The Anatomy Of A Powerful Blog Post

Today I asked my friend Matt Brennan, who is an excellent writer and blogger, what his thoughts are on what makes up a powerful blog post.  He and I share many of the same views on putting value first and marketing by education, so I invited him to write a guest blog post today and help give you some tips.

Guest Post By Matt Brennan:

Matt Brennan helps businesses improve their bottom line by connecting with their customer base on a human level. He offers content marketing solutions for businesses and organizations.

 

If you’ve spent any time at all reading your industry’s blogs, you’ve probably seen one. They tend to grab your attention, and make you kick yourself for not writing it first. 

Maybe the post generated hundreds of comments. Maybe it explained an issue better than anything you’ve ever seen. Maybe it landed the author a significant amount of new business.

Powerful blog posts work wonders. They draw attention. They benefit the author and help the community.

They also have a few things in common.

So how do you get there? How do you write powerful blog posts yourself?

A powerful blog post starts with an awesome idea.

Surgical-Anatomical Tables by Anton Nuhn, 1846

image credit: Creative Commons License Mary Margret via Compfight

What do your readers want to know? What can they benefit from? You can tell them how to do something, or provide your opinion on a hot industry topic. You can shine a light on something that they may not have known. You can review an industry book. The possibilities are endless.

There are those times however, when ideas don’t seem to be jumping out at you. That’s OK. Here are four idea generation techniques that can keep you writing:

  1. What are the FAQ’s for your business? What questions do clients tend to ask you on a regular basis? If you’re getting asked a lot, chances are somebody’s probably searching for it as well. There’s a built in audience.

  2. Use the Google Adwords tool to determine your keywords. Spend some time looking through suggested keywords. There’s probably a subject or two that you could touch on in that list.

  3. Read a book about headlines. Once you know about adopting powerful headlines that have already proven their value, you can simply write a post to that headline. I’d recommend Jon Morrow’s Headline Hacks or David Garfinkel’s Advertising Headlines That Make You Rich.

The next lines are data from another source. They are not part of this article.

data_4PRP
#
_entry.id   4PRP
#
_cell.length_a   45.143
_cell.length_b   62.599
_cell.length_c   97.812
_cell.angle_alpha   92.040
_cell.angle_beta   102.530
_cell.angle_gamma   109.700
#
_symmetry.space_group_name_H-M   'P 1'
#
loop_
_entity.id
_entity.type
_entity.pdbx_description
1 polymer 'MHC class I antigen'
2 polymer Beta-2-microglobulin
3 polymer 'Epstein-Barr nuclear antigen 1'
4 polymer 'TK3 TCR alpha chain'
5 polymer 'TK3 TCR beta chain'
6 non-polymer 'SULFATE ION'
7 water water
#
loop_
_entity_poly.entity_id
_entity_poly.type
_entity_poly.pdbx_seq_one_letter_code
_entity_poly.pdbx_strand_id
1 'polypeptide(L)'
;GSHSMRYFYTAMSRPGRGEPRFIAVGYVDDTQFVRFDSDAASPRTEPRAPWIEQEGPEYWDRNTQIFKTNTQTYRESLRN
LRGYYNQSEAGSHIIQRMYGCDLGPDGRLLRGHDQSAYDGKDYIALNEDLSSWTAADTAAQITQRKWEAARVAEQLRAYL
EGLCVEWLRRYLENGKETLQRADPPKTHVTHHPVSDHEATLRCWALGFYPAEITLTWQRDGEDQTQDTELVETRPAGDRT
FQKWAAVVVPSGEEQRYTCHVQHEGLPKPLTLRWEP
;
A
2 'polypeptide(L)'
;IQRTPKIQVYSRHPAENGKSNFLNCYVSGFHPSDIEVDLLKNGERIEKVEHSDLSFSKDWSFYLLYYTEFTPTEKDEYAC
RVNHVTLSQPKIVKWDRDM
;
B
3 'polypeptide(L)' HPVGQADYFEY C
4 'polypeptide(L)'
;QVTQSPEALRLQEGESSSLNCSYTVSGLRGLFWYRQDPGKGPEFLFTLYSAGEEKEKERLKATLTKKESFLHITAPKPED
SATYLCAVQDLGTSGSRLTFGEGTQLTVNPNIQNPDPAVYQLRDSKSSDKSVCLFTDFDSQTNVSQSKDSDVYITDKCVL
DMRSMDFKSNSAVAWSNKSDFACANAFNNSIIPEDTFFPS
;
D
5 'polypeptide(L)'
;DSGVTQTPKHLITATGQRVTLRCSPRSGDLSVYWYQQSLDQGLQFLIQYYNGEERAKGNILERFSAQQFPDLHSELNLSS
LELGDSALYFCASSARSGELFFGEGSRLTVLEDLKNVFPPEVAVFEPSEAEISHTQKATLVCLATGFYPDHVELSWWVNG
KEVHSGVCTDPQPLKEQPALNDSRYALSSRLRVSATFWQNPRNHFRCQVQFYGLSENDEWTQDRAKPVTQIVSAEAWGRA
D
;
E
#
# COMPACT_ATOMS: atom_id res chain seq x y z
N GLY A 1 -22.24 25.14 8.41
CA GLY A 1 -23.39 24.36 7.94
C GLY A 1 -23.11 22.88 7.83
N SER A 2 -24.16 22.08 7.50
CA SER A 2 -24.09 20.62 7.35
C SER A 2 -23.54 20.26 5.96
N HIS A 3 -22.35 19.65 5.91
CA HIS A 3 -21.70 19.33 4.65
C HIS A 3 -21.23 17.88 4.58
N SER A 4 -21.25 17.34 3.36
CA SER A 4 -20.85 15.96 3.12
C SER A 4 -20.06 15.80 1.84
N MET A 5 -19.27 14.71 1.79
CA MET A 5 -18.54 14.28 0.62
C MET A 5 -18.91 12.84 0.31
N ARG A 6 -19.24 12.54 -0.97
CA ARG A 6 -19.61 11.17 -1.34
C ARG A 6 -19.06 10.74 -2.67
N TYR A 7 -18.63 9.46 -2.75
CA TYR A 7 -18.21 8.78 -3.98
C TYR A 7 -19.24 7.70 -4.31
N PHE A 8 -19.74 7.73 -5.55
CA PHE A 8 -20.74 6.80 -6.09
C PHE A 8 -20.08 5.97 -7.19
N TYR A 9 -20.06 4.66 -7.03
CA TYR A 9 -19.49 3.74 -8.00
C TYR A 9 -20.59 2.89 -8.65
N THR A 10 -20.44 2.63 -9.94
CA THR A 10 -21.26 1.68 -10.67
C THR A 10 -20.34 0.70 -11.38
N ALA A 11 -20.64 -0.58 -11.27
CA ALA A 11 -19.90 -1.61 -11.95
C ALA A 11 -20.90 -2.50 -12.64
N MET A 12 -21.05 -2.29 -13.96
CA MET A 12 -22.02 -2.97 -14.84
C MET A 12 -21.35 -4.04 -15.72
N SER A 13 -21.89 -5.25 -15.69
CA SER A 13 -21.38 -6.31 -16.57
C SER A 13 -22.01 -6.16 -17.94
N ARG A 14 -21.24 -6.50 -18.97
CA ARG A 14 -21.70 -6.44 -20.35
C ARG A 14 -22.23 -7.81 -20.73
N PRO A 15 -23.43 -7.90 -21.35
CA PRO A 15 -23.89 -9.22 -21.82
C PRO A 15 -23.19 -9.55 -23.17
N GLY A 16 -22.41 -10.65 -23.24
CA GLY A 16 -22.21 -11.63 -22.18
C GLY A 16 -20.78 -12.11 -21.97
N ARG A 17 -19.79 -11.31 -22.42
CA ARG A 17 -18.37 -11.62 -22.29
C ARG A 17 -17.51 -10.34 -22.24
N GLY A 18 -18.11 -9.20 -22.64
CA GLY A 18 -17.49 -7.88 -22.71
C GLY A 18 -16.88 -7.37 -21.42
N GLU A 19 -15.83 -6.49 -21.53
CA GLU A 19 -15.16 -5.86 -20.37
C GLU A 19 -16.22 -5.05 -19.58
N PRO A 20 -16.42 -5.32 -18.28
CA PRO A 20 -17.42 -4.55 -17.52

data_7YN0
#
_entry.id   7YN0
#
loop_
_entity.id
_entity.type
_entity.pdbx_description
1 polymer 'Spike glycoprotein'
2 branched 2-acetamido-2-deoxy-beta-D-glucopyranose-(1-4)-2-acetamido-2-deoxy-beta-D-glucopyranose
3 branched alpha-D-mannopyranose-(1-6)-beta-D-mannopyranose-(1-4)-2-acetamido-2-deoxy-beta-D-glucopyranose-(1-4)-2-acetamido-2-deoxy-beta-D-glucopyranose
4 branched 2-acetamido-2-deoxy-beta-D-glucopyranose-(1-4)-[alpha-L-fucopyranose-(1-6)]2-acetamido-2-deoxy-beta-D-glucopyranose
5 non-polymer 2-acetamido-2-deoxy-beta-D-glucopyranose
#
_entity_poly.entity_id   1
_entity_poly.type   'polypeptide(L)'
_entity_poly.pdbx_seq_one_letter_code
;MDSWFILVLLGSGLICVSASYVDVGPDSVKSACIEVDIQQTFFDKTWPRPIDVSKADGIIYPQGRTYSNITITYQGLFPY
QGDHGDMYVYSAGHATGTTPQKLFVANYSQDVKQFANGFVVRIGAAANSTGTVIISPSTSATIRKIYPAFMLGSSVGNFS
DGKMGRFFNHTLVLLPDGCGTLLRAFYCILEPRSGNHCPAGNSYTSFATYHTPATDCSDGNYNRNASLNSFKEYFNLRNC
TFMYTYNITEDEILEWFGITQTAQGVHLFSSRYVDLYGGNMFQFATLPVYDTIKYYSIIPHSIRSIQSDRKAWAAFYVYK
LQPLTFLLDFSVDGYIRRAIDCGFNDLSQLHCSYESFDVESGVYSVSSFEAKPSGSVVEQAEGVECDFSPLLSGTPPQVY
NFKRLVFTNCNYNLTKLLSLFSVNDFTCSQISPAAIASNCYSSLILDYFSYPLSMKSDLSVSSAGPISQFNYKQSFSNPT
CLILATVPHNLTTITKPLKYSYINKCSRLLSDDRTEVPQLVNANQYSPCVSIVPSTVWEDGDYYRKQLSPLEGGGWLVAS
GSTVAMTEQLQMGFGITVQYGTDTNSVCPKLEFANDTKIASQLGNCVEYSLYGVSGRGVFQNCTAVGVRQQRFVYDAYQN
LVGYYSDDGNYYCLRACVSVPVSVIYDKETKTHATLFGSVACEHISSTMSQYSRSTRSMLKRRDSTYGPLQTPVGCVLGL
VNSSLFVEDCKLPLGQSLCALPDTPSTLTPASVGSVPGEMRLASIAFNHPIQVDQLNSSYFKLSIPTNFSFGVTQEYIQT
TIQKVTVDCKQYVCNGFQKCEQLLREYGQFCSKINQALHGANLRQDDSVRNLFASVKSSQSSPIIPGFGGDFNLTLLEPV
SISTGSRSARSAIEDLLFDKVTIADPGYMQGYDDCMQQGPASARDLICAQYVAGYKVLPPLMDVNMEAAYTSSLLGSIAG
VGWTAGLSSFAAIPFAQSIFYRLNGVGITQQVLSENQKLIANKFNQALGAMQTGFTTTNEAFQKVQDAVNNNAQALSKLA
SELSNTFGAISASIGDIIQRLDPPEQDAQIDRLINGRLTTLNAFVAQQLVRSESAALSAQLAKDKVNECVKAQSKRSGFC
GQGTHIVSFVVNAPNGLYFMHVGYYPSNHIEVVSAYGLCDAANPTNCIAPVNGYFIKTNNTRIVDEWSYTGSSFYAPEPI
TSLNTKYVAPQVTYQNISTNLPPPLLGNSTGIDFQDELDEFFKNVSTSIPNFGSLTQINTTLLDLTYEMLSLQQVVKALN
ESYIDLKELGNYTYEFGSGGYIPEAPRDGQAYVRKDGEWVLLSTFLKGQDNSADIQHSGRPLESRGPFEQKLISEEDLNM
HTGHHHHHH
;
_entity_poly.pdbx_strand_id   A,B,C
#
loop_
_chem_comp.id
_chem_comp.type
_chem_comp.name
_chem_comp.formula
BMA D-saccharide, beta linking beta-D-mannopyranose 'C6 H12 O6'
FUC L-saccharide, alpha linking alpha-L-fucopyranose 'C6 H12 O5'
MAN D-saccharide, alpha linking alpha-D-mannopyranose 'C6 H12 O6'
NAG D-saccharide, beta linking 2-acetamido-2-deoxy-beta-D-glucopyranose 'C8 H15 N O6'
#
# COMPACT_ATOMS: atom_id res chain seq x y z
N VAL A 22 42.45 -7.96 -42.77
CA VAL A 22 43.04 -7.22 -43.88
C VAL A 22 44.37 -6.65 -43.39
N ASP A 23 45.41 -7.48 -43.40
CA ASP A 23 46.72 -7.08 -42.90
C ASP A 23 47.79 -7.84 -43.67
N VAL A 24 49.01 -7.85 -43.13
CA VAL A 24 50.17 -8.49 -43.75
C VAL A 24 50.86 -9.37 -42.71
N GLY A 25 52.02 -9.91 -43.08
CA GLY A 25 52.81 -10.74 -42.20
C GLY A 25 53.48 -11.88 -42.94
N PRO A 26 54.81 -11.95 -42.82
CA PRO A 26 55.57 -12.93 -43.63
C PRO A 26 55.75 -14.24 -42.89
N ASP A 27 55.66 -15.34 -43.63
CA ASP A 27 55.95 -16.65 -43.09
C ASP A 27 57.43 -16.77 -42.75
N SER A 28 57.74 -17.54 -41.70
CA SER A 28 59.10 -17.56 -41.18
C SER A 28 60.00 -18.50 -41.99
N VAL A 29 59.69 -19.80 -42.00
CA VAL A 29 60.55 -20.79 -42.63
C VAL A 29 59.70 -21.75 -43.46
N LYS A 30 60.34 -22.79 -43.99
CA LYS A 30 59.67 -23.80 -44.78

4. Use a mind map to expand on current posts. There are a number of directions you can expand on your current published posts. Maybe you want to do an expanded opinion piece on a bit of industry news, or continue a list. Chances are you can find a subject you’ve addressed where there’s more to say

A powerful blog post is well written.

This starts with organizing your thoughts. If you need to use an outline or a mind map to figure out what you’re trying to say, then do it. Make sure that your post is well structured.

Blog readers have the attention span of a gnat. If you don’t grab their attention right away, it’s a lost cause. This means using strong verbs, and writing in the active voice.

Remember your English teacher drilling in the classic “Subject, verb, noun” sentence structure? That’s the active voice:

Matt walked to the library.

Matt read his book.

It’s easier on the reader than: The library is where Matt walked.

Grammar and spelling are also crucial to a powerful post. If you’ve flawlessly laid out your argument, but wrote a post riddled with mistakes, you can undermine your entire effort. 

Mistakes erode trust. They make your entire web presence appear unprofessional. They draw attention away from where you want it.

Years ago, the college newspaper I worked for ran the headline “Keeping Are Campus Safe.”

I had nothing to do with this story or the headline. Students and teachers mentioned it to me all day long, usually while rolling their eyes and verbally bashing the paper. I became their sounding board for the sole reason that they knew I worked for the paper.

I’ve also written blog posts where the first comment is a simple correction on a word. Trust me, you want the focus on your ideas.

A powerful blog post contains a call to action.

It’s not enough that people read your blog. What do you want them to take away from the experience? A blog is not the place to make frequent hard sells. No one wants to invest in your writing, and feel like you’re pressuring them to buy a time share.

You can from time to time suggest that if all of this feels like too much, they should hire a professional. For example, if you don’t have the capacity to continuously produce powerful blog posts, you could hire a marketing writer. See what I did there?

If it’s comments and conversation you’re after, ask a bunch of questions at the end of your post.


What attributes do your powerful blog posts have? What has worked for you in the past? Tell me about some of your blogging success stories. What made your best posts work?

Comments

comments

7 Comments

    • Agreed Jeremy and I found some success using infographics as the basis of a blog article. Visual.ly offers tons of them in about every industry and one of these days, I’ll actually figure out how to create one myself 🙂

  1. Your, you’re, there, their, they’re, two, too, to.

    These are just some mistakes that bother me. It’s never really ruined trust with me and the author, but it’s easily avoided with a quick review.

    Also, it’s great advice to have a related call to action.

    Now I’m off to make sure I don’t have any of the above mentioned mistakes in my own content! 🙂

    Thanks for the awesome post,
    -Gabe Johansson

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